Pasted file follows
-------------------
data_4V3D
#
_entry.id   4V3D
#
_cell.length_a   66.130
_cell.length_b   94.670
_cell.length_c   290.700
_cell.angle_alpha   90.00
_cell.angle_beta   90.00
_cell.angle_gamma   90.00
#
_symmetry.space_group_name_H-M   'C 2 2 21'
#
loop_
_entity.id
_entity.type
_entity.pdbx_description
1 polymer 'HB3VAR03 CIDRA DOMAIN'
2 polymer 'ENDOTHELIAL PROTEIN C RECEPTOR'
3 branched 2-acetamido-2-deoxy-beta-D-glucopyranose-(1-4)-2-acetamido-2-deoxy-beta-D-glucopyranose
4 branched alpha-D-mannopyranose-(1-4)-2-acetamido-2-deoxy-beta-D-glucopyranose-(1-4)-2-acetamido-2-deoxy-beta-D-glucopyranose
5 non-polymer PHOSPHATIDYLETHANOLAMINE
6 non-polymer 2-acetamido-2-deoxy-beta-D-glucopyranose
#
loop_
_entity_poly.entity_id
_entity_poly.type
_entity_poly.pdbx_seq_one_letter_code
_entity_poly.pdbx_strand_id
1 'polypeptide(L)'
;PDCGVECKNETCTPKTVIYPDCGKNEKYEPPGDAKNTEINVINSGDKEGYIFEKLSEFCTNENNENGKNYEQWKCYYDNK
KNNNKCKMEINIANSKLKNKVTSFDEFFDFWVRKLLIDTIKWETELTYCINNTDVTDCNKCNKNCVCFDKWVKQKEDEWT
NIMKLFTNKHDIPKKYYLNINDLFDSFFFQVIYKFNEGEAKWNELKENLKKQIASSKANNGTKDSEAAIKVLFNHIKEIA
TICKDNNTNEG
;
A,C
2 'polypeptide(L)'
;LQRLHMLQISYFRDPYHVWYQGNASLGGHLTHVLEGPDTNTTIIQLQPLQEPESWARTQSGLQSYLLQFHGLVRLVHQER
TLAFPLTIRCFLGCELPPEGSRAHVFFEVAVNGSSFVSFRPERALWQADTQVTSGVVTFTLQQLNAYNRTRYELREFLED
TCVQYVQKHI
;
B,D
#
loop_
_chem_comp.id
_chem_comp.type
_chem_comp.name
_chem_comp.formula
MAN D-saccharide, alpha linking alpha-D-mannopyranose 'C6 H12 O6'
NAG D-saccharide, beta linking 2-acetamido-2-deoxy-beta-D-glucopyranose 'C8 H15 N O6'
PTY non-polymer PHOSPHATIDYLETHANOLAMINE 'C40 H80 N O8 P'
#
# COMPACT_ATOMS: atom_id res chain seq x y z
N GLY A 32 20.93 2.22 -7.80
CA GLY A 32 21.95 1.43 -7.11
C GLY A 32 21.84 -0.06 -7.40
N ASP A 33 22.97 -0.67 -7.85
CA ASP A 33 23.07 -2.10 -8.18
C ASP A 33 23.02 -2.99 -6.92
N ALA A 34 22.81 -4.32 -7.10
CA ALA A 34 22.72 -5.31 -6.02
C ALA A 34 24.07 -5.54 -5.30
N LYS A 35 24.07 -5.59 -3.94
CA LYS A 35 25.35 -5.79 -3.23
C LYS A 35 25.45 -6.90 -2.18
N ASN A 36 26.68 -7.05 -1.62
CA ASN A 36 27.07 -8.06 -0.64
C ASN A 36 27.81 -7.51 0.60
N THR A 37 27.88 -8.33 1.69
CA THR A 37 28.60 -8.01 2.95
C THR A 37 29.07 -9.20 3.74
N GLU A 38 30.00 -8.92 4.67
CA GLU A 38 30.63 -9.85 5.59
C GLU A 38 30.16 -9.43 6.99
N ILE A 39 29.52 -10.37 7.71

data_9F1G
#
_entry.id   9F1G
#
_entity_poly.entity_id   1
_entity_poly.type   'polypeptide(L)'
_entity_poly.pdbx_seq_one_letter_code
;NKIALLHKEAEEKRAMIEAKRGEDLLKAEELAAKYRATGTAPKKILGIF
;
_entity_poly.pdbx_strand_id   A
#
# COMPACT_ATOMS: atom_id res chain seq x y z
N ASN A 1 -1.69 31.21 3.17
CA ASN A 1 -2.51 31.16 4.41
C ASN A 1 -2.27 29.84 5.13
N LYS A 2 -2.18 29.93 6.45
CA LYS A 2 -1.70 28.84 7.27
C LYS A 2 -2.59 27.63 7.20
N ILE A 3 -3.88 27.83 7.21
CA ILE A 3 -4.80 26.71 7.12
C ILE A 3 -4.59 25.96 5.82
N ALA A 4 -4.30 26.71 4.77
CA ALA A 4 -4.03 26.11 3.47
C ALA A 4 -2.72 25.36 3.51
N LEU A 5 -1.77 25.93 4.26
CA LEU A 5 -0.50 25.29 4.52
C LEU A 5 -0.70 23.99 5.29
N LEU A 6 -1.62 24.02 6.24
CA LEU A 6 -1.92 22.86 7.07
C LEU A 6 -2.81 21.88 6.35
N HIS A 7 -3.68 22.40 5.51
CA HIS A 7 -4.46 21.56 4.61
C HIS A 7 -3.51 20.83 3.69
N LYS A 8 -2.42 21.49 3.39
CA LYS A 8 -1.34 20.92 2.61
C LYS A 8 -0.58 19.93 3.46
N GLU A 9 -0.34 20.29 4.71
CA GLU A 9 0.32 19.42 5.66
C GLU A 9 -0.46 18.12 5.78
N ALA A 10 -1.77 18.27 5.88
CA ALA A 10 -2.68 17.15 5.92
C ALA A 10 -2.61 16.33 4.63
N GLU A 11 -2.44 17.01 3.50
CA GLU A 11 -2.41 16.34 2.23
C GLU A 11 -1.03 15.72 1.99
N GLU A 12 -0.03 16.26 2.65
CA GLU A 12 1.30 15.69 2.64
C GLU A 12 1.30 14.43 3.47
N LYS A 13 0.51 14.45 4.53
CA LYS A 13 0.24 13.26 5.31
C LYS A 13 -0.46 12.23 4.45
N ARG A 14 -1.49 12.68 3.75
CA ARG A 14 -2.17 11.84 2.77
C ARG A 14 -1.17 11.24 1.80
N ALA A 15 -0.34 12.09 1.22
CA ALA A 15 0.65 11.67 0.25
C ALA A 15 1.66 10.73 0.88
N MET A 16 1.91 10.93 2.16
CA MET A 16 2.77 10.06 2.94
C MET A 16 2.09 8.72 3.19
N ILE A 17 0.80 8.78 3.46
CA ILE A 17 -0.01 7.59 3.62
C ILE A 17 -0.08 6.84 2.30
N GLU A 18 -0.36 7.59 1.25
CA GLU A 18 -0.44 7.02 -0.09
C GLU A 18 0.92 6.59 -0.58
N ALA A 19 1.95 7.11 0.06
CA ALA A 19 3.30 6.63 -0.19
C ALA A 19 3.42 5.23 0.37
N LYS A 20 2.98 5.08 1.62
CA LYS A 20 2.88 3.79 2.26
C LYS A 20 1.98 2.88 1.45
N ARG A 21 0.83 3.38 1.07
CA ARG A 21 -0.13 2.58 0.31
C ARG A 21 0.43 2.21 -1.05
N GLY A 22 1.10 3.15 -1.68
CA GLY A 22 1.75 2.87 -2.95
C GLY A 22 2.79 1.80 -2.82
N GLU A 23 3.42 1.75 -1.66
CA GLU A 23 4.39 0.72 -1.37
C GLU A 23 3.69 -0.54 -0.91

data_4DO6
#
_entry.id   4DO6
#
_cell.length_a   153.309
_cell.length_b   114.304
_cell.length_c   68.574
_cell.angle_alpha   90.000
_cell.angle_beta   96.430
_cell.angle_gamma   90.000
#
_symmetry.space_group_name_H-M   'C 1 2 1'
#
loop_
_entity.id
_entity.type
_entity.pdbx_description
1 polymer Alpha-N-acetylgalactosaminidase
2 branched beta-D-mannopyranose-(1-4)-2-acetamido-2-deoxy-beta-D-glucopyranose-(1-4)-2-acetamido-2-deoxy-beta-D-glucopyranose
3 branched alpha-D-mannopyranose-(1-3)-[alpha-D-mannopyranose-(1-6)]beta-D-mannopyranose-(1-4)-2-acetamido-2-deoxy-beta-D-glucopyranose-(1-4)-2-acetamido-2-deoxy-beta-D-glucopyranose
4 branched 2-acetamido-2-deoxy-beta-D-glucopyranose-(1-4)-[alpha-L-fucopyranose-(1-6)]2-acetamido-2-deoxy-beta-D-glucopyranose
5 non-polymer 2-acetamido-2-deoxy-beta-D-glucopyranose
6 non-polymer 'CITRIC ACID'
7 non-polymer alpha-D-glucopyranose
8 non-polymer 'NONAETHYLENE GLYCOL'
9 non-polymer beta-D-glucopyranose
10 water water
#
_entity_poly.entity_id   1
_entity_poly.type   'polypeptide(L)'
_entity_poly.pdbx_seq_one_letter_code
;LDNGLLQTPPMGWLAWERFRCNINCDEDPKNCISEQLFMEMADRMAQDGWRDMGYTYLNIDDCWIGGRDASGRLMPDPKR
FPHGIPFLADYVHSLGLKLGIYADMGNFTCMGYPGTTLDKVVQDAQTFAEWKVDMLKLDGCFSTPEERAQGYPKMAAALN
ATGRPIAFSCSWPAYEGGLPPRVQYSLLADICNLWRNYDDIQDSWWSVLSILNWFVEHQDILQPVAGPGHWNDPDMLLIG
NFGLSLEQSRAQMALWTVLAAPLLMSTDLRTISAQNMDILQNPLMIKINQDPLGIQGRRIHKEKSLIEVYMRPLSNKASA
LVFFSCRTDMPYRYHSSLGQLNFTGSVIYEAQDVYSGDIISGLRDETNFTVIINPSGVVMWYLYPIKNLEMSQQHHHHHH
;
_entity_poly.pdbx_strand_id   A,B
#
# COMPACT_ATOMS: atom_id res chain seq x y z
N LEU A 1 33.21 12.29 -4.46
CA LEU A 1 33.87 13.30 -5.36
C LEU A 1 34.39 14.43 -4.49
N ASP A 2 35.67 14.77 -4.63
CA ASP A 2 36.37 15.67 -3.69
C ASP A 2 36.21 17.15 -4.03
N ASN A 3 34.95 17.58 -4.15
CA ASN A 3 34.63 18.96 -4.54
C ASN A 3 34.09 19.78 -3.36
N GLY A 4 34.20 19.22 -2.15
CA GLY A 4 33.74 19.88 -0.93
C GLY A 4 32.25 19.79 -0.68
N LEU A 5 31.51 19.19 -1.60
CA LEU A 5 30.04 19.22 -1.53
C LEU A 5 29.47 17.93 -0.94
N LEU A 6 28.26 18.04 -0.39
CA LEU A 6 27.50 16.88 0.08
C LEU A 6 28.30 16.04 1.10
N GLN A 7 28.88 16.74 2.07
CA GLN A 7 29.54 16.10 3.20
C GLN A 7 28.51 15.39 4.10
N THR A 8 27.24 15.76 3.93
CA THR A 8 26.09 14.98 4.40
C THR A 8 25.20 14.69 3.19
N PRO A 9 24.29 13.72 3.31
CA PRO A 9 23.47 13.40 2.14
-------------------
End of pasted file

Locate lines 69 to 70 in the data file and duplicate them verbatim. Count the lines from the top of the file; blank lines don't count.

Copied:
N THR A 37 27.88 -8.33 1.69
CA THR A 37 28.60 -8.01 2.95